Focusing on Officer Mental Health During National Emotional Wellness Month

Understanding the importance of emotional wellness is simple. Achieving emotional wellness is an entirely different matter. Improving officers' emotional wellness is well worth the effort.

Doug Wyllie Crop Headshot

National Emotional Wellness Month as good an opportunity as any for everyone in law enforcement to take a few moments to devote some time to further discussion about police officer emotional and mental health.National Emotional Wellness Month as good an opportunity as any for everyone in law enforcement to take a few moments to devote some time to further discussion about police officer emotional and mental health.Image courtesy of Doug Wyllie / POLICE Magazine.

October is National Emotional Wellness Month. Organizations across the United States—from private enterprise to public education—spend some time during National Emotional Wellness Month contemplating and implementing tactics and strategies aimed at increasing individuals' emotional wellbeing.

National Emotional Wellness Month is as good an opportunity as any for everyone in law enforcement to take a few moments to devote some time to further discussion about police officer emotional and mental health.

Of course, October is also National Caffeine Addiction Recovery Month—I'm not kidding, you can look it up—but telling cops to quit coffee is like telling water to not be wet. I'd rather remain focused on doing my small part toward helping officers achieve better emotional wellness.

This is, admittedly, a topic on which I've written dozens of times before in this space. But police officer emotional wellness is a matter of paramount importance, so regularly revisiting the subject is more than merely merited.

It is crucial. It is critical.

Providing an Ounce of Prevention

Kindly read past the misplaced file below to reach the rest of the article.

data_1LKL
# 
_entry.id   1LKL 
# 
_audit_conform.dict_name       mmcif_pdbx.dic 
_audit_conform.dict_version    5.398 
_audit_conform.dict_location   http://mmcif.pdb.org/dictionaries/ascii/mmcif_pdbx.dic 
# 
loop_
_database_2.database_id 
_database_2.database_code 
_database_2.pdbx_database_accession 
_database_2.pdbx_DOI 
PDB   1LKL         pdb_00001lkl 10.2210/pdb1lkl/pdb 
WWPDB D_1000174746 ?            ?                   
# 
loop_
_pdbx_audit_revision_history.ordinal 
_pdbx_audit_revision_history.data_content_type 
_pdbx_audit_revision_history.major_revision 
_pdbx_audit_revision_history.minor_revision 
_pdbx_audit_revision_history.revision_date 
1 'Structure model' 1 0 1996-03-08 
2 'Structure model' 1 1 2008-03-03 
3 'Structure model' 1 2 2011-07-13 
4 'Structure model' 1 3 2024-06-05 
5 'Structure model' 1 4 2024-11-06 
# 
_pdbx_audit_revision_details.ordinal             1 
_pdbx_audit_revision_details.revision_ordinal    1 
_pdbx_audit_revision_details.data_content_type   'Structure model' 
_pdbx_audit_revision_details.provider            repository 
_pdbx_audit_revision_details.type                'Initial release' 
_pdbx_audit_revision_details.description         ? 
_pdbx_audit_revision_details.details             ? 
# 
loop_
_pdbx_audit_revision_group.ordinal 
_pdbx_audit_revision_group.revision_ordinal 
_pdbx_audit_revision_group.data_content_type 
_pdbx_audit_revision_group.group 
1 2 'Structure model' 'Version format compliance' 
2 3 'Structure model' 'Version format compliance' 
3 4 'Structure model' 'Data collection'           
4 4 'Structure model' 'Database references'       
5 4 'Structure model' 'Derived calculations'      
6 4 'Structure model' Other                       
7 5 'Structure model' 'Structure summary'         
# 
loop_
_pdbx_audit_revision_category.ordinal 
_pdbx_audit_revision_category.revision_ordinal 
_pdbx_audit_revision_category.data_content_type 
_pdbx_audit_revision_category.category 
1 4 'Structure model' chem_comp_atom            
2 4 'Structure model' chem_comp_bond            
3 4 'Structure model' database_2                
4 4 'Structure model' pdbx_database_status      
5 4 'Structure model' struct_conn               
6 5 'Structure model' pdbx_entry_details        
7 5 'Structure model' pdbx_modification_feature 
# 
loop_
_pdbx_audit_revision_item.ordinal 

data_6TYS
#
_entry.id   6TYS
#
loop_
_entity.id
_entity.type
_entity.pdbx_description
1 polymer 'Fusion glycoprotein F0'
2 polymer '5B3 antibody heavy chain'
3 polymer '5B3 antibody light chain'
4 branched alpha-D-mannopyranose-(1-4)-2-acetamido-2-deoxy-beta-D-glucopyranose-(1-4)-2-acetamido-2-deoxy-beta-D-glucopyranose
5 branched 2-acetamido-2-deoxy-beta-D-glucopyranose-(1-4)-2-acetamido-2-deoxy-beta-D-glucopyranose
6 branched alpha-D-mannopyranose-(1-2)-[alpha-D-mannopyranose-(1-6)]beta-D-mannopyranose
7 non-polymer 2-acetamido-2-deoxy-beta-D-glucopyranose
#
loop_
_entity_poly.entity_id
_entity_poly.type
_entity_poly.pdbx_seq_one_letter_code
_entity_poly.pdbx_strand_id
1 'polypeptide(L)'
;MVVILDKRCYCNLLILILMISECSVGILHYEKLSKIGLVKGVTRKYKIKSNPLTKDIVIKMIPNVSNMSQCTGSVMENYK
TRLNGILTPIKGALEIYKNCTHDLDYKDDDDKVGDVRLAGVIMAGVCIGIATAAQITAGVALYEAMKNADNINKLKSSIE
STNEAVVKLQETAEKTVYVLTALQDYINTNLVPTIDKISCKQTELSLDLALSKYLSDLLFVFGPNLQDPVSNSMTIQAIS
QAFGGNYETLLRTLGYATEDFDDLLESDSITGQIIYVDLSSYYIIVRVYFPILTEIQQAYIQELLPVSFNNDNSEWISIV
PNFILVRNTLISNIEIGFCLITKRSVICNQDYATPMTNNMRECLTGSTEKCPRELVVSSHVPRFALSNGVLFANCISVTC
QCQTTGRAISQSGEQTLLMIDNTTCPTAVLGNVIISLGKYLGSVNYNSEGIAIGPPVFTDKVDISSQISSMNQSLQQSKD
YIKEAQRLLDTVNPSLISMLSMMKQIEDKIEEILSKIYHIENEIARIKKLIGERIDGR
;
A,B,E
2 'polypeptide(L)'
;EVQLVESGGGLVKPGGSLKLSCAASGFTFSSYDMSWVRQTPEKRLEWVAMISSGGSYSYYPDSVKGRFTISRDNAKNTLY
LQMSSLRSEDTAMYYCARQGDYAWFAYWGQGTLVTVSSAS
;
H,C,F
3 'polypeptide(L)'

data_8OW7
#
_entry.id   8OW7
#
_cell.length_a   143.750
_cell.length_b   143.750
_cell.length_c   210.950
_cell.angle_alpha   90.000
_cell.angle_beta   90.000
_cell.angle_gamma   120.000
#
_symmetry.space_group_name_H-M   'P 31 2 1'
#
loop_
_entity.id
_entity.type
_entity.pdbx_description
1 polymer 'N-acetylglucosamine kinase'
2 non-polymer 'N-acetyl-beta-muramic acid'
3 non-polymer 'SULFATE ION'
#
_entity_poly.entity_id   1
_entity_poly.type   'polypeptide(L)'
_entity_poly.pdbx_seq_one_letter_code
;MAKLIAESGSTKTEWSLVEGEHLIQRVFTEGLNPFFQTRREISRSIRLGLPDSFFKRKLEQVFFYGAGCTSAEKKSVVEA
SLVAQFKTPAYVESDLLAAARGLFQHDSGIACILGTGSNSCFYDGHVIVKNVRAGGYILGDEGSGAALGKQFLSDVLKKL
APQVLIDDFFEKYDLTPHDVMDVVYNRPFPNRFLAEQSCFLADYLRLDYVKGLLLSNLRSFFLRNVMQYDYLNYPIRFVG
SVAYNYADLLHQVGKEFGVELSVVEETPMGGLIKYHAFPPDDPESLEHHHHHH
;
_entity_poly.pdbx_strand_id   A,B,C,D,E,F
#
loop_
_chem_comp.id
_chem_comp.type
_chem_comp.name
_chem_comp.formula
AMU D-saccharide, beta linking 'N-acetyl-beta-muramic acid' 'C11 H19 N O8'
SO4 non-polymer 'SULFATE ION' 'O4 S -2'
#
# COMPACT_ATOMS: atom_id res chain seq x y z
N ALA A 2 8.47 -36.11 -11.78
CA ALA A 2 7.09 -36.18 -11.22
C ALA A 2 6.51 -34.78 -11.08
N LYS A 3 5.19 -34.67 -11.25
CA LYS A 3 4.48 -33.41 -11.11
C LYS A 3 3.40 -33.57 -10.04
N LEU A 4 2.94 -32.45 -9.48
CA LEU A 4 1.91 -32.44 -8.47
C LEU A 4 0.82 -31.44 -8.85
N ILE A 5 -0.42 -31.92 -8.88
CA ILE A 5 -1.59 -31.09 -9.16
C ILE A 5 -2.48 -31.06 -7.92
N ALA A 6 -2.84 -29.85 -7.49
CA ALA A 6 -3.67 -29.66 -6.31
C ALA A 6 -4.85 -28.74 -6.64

According to the National Institutes of Health (NIH), emotional wellness is "the ability to successfully handle life's stresses and adapt to change and difficult times."

The National Wellness Institute (NWI) defines wellness as an "active process through which people become aware of—and make choices toward—a more successful existence."

The past 18 months—rife with increasing anti-police rhetoric from certain politicians, members of the press, and even segments of the general population—have tested the emotional wellbeing of law enforcement officers across the country more than any other time in recent memory—perhaps in history.

Add to the anti-police sentiment the ever increasing in stresses—both on the job and off it—placed on Americans by the persistent pandemic of Coronavirus and you have a recipe for real emotional problems percolating beneath the surface suddenly boiling over.

Individual officers can take charge of their own emotional wellness in myriad ways. Getting good sleep, eating well, moderating intake of alcohol, engaging in outside activities (hobbies), developing friendships with folks not immediately associated with the profession, and cultivating spiritual exploration are all excellent—and proven—sources of improved emotional wellness.

That being said, it is incumbent on law enforcement leaders to take charge and work diligently toward the goals of improving morale and increasing the emotional resiliency of their officers.

For starters, police leaders can simply recognize the great work their officers are doing. While there is so much negative being said about officers in the mainstream media narrative, people within the profession bear witness every single day to heroism—from the sublime to the seemingly superhuman—displayed by officers. Intentionally taking notice of doing great work can go a long way toward improving morale in the ranks.

Police leaders can seek to create partnerships with mental health organizations such as the National Alliance on Mental Illness, which provides "critical mental health resources and support to millions of people across the country."

Further, there is plenty of literature available to help officers in crisis. "Books like Emotional Survival for Law Enforcement" by Dr. Kevin Gilmartin, "I Love a Cop" by Dr. Ellen Kirshman, and others—providing officers with a recommended reading list isn't a bad idea. Suggesting and supporting officer participation in outside endeavors—everything from organized league sports to individual personal development—is another avenue for officers to relieve stress and improve life-work-balance.